Happy reunions for new Gervais superintendent
For incoming Gervais School District Superintendent Dandy Stevens, taking the post of district's lead administrative position is just as much returning to familiar grounds as it is entering the next phase of her career path.
A former educator at Gervais High School, there are still plenty of faces within the district she remembers from her teaching days. Some, like fellow administrators Ken Stott, Bob Martin and Sylvia Garcia-Valentine, are former co-workers. Others once sat across the classroom from Stevens and have since grown up and taken leadership positions within the district in the 15 years since Stevens has been gone.
"(Officer Manager) Becker Miller — she was a student of mine," Stevens recalls. "Michael Jirges, our board chair, was also one of my students in senior English."
The interconnected nature of the small district was part of the appeal for Stevens when she applied for the position, seeking a superintendent job that was intimate and close to home.
"I appreciate how connected they are to their community and how passionate they are about really making Gervais continuing to build on the successes they are having and make it even better," she said.
Stevens worked in the district from 1998 through 2003, serving a variety of roles within the high school. She taught English, oversaw the yearbook and worked in the library for two years and oversaw the state's first community bilingual quarterly newspaper published by high school students.
"It was called Community Connections and the kids were really invested in that, how was their audience different from the high school," Stevens said. "I was so appreciative to be able to have that experience, to be able to stretch and grow the kids and myself in that craft."
When she received her administrative license, there were no positions open in the district, so she took a position at West Salem High School for a year before moving to the Silver Falls School District where her father, Dick Kromminga, served as principal of Silverton High School from 1990 to 1999.
"There's a street named after my dad," Stevens said. "Kromminga Drive is named after him."
She served as assistant principal at the high school from 2004-2011, took over as principal of Mark Twain Middle School from 2011-2014 and has served as assistant superintendent from 2014-19, finishing up the last few loose ends before moving on to Gervais Superintendent on July 1.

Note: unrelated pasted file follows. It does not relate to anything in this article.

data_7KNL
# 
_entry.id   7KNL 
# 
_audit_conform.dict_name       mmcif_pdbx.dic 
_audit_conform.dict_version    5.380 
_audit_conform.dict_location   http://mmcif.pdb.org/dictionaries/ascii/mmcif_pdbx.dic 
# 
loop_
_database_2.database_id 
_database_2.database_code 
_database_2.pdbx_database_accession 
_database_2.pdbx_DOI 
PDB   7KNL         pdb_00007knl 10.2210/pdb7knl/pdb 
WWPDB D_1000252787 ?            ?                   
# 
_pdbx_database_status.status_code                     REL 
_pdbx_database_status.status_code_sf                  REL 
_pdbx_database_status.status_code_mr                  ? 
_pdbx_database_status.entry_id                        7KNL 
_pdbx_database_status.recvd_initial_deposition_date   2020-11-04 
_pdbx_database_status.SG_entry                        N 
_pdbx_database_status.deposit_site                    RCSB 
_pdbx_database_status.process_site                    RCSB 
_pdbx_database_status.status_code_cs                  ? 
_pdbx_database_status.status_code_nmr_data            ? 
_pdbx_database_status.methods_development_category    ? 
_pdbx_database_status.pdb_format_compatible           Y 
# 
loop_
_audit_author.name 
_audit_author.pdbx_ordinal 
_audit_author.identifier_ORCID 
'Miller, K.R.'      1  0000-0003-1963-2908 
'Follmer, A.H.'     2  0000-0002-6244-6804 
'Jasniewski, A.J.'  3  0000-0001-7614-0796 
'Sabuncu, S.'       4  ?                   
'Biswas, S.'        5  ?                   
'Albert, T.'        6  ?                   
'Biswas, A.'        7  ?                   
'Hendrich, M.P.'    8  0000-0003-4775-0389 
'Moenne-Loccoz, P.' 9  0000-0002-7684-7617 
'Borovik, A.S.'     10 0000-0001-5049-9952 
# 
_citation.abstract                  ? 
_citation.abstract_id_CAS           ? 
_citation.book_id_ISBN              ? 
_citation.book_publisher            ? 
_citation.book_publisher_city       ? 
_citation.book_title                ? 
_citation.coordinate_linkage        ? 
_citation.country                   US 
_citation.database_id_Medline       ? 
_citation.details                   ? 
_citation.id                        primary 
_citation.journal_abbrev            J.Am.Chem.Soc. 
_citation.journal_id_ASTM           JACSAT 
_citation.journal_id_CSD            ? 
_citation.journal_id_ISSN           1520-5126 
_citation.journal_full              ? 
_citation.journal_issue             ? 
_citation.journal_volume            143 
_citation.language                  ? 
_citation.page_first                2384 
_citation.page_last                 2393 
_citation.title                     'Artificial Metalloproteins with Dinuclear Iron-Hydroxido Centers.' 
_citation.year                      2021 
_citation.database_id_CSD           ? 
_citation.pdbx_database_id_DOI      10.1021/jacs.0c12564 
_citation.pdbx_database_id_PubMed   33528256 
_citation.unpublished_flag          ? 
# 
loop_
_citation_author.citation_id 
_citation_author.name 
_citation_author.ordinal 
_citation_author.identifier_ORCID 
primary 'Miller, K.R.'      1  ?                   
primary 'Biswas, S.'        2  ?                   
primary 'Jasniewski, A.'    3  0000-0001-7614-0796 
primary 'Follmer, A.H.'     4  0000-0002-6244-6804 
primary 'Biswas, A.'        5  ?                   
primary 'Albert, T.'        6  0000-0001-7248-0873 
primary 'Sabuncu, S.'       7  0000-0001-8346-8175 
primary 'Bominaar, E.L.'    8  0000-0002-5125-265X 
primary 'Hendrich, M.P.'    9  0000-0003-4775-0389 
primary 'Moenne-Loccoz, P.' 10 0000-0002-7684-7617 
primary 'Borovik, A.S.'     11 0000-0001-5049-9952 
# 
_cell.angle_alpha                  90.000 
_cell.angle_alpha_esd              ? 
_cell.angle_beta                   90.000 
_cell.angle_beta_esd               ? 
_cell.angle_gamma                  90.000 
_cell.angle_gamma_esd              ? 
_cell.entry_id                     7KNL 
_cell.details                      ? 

After serving 15 years in one district, Stevens admits it was a very difficult decision to leave Silverton, but one that was necessary to take the final step of her career path.
"When the position opened, I really had to reflect," Stevens said. "Where do I want to go for the next eight years? What work do I want to do?"
After raising her family in Silverton and with her husband's business based in Oregon City, she didn't want to relocate for a job. With the Gervais position open after Supt. Matt Henry announced his impending retirement last year, it felt right, like a bookend, to finish her education career back in Gervais. After all, it was there where she gained much of the opportunity and confidence to pursue her career as an administrator in the first place.
"That district provided me with so many opportunities professionally," Stevens said. "I just had permission to challenge myself, go through national board certification, take my library media specialist endorsement. If you want to do that, try it."
Stevens wants to take that same approach as Superintendent and apply it to the next class of educators here in the district, giving them the opportunity she had two decades ago.
While her birth certificate reads 'Dianda,' Stevens said she received her nickname not long after she was born when her grandmother saw her as an infant and remarked, "Well isn't she a dandy?" The name stuck, and she's been known as such ever since.
"I don't think anybody knows me by Dianda," she said.
Growing up in Ashland, Stevens compares her childhood community favorably to that of Silverton and Gervais. With small towns and districts, it's much easier to see the impact of decisions on a closer level and develop relationships with co-workers and community members.
"What I like about small districts like Gervais, is that when you're implementing new ideas, strategies or programs to get to the next level, it's small enough that you can see your results really quickly," she said. "You can determine if those efforts are working and what we need moving forward."
And while it seemed like a longshot when she left the district in 2004 that Stevens would ever revisit in a professional capacity, she said sometimes these things just happen accordingly, and she's greatly looking forward to the return.
"I've learned to say never say never," she said. "Everything is just so interconnected."
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